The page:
Weinstein paints dismal picture of Evergreen State protests
- The Evergreen State College Board of Trustees received a tongue lashing from embattled professor Bret Weinstein while discussing the recent unrest on campus.
- Weinstein said it was evident that the Trustees do not "fully understand" the situation, because otherwise the Board "would be forced to act in the interest of Evergreen."
- Others, however, asserted that protests are merely part of the "fabric" of campus life at Evergreen, begging the Trustees not to punish the students who drove Weinstein from campus and held administrators hostage.
The Evergreen State College Board of Trustees received a tongue lashing from embattled professor Bret Weinstein while discussing the recent unrest on campus.
The Board devoted a portion of its regularly-scheduled meeting Wednesday morning to “gaining a more full understanding of the events this past spring” (in the words of one Trustee), when students disrupted campus for several days to protest an email Weinstein had sent in which he criticized the school’s decision to ask white students and faculty to leave campus for a day of diversity programming.
In previous years, black students and faculty members had voluntarily left campus for the “Day of Absence” event, but Weinstein pointed out that “encouraging another group to go away” is akin to “an act of oppression in and of itself.”
Many students took exception to the email, and responded by besieging Weinstein in his classroom until campus police advised that he leave campus for his own protection. Later, they held the school’s president hostage in his own office until he acceded to a list of demands.
“We want to develop a further understanding of this spring’s events,” Trustee Keith Kessler told the students, faculty, and alumni who had assembled for the meeting, which featured an open public comment period. “Our purpose is to focus on listening.”
The speakers offered conflicting assessments of the situation, with some defending the actions taken by the student protesters and others condemning the administration’s indulgence of that same behavior, but Weinstein directed his remarks specifically at the Board.
“Let me say I think you probably all know that I’ve tried to reach the Board privately so that I could discuss what I believe I know has taken place on this campus—not in a public forum—and that has come to nothing so I find myself talking to you here,” he told the Trustees.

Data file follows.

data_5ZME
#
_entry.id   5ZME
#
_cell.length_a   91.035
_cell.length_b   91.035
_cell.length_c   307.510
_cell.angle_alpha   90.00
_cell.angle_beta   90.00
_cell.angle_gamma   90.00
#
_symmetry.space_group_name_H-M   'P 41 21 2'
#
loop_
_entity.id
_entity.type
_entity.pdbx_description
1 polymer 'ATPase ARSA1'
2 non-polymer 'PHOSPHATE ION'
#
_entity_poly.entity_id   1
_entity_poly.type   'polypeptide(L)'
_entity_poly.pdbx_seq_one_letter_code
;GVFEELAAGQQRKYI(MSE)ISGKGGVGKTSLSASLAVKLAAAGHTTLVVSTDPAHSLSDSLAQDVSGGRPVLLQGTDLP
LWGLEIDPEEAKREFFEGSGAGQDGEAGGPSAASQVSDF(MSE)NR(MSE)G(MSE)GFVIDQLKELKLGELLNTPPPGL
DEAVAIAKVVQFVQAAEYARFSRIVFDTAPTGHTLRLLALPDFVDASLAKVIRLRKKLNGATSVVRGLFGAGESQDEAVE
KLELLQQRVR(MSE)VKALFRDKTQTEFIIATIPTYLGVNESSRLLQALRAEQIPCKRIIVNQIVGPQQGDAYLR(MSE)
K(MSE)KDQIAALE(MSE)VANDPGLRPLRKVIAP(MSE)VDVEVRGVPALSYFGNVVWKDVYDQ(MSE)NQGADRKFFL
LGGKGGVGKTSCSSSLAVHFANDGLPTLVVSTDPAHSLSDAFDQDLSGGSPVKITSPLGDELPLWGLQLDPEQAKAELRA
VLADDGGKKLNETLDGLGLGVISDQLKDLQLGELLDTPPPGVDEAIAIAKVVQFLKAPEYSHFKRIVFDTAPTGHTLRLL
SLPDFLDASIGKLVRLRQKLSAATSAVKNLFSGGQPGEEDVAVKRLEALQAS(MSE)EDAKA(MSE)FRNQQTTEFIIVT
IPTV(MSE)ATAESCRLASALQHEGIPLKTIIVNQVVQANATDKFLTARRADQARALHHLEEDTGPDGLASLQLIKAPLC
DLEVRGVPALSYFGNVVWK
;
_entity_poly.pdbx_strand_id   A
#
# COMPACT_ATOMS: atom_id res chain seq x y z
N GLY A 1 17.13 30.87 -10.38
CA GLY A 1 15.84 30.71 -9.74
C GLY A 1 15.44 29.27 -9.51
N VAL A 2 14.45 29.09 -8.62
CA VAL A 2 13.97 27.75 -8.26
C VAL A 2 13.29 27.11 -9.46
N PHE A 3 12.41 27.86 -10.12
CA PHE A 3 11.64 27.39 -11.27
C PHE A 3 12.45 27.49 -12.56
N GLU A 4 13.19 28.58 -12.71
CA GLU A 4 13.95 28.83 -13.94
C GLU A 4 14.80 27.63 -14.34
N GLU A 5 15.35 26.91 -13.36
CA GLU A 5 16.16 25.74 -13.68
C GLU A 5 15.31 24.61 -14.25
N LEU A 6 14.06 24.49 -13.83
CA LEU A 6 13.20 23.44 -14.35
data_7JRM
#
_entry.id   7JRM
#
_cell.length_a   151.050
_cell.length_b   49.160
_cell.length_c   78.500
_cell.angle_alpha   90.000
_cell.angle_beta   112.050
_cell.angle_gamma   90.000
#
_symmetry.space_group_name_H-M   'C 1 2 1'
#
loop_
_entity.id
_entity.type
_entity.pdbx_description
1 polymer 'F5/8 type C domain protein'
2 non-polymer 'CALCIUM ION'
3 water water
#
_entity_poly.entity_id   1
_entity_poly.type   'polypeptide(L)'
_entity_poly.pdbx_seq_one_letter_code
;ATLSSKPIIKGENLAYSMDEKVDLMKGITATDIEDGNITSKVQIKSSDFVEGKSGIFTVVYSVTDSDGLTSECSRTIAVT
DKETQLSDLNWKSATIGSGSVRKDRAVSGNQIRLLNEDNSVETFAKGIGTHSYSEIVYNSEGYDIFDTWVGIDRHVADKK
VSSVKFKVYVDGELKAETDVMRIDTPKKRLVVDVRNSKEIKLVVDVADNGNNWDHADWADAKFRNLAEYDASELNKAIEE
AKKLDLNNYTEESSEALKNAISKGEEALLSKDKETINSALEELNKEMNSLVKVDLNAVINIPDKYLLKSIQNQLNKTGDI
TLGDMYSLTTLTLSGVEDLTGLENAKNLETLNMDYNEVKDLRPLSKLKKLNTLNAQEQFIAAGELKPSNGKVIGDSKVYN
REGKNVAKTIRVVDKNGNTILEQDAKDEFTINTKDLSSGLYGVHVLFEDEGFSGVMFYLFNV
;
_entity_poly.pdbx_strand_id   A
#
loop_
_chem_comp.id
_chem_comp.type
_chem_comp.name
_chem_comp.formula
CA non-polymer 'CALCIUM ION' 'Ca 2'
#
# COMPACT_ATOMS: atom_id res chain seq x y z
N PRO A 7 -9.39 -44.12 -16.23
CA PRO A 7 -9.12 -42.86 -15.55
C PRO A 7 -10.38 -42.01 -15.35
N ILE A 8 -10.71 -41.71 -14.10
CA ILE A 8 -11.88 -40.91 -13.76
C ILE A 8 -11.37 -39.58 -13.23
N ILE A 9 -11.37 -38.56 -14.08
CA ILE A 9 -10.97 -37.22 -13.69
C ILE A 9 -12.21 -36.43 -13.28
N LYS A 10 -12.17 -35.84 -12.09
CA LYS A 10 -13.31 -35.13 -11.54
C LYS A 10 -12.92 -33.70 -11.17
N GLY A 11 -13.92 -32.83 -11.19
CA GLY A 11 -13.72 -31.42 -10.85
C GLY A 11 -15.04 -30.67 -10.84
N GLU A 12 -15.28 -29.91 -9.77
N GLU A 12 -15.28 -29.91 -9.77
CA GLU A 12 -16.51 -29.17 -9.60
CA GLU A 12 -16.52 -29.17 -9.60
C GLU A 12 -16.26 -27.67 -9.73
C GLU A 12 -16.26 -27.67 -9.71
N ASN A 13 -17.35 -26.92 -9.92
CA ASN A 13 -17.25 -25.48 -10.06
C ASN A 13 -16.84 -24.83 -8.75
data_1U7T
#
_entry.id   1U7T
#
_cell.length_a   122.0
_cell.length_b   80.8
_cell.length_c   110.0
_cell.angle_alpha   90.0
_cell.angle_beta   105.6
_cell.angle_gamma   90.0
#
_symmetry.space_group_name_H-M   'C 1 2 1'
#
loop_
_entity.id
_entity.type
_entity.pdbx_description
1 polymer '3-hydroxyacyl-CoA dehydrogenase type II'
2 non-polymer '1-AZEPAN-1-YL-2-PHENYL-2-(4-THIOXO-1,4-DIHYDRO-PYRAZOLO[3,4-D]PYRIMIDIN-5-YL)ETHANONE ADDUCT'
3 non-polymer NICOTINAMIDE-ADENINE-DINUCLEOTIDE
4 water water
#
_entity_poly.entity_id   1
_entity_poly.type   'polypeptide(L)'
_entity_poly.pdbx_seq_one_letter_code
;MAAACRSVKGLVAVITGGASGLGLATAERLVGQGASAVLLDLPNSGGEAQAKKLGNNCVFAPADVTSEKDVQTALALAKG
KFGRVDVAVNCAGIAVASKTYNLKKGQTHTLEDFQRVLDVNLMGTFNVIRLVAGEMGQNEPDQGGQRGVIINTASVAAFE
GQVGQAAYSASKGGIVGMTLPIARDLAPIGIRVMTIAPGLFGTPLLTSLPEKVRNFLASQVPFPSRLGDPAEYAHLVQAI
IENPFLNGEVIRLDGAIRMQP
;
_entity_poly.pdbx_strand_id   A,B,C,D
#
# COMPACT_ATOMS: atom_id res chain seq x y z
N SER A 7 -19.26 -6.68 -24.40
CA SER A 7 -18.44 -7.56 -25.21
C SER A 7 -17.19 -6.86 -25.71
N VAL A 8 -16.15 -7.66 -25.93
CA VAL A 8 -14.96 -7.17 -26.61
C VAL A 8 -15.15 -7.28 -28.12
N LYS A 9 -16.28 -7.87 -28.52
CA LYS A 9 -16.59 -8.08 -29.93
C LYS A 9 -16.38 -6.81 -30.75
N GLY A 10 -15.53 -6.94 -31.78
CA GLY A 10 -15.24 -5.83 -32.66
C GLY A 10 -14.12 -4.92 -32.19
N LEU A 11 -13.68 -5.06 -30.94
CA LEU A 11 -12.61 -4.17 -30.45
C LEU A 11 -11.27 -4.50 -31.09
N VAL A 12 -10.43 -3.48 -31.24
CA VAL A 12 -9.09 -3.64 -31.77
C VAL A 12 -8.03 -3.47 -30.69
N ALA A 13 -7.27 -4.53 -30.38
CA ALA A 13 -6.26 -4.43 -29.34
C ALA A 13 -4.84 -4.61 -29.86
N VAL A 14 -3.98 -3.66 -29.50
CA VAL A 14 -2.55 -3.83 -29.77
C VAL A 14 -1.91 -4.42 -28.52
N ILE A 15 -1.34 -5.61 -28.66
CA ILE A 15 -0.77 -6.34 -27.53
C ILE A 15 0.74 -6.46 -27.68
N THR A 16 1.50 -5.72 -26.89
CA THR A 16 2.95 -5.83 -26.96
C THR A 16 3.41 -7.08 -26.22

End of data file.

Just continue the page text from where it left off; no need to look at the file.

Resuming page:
“I believe that you are all well-intentioned,” he added, but said “I’m forced to concede that you must not fully understand what has happened, because if you did...you would be forced to act in the interest of Evergreen.”
Weinstein described the situation on campus during the protests as “literal anarchy,” asserting that “for days the campus was not under the control of the state; it was under the control of protesters.”
He also pointed out that “there was pressure not to report crimes to the police” even after administrators were “kidnapped and imprisoned” by the students.
“Lawless bands roamed the campus unimpeded; police were physically and intentionally blocked by protesters,” Weinstein informed the Trustees. “Police were cruelly, systematically, and personally taunted. They were humiliated and forced to stand down by the president.”
Other speakers, though, contended that such protests are simply part of the fabric of campus life at Evergreen State, and begged the Board for leniency.
“Do not spend any institutional resources, money, or time on punitive actions against student protesters, staff, and faculty,” implored one alumna. “Protests are to Evergreen what football is to WSU. It’s not going anywhere and protests are part of our fabric.”
According to the alumna, who cried throughout the duration of her remarks, “any discomfort, especially white discomfort, and any outside pressure...is only part of the necessary transformation of ourselves, our institution, and our nation.”
Faculty member Anne Fischel also sympathized with the protesters, declaring that “students take action like this when systems are not accessible to them...They do it out of need, out of pain, or out of anger.”
One current student who spoke at the meeting disagreed, however, saying he was “cringing during this whole time” over the administration’s “lack of cohesive immediate leadership” and general support for the protesters.
“You guys hired a marketing firm; I likened it to hiring a propaganda firm,” he remarked.
Another student complained about “the lack of viewpoint diversity” on campus, recalling that despite attending “several meetings” with the intention of expressing her views of the situation, “I’ve been told several times that I’m not allowed to speak because I’m white. If you offer any sort of alternative viewpoint, you’re the enemy.”
Faculty member Zoltan Grossman, conversely, argued that “the perspectives of students and faculty of color have not been listened to,” and that the protests were a predictable reaction to that.
Grossman also made a case against punishing the protesters, saying Evergreen has been targeted by the “far-right,” even receiving threats from “Nazis” that he believes further justified the students’ behavior.
“Fear makes people do things they regret later,” he observed. “Suspension is not going to change that.”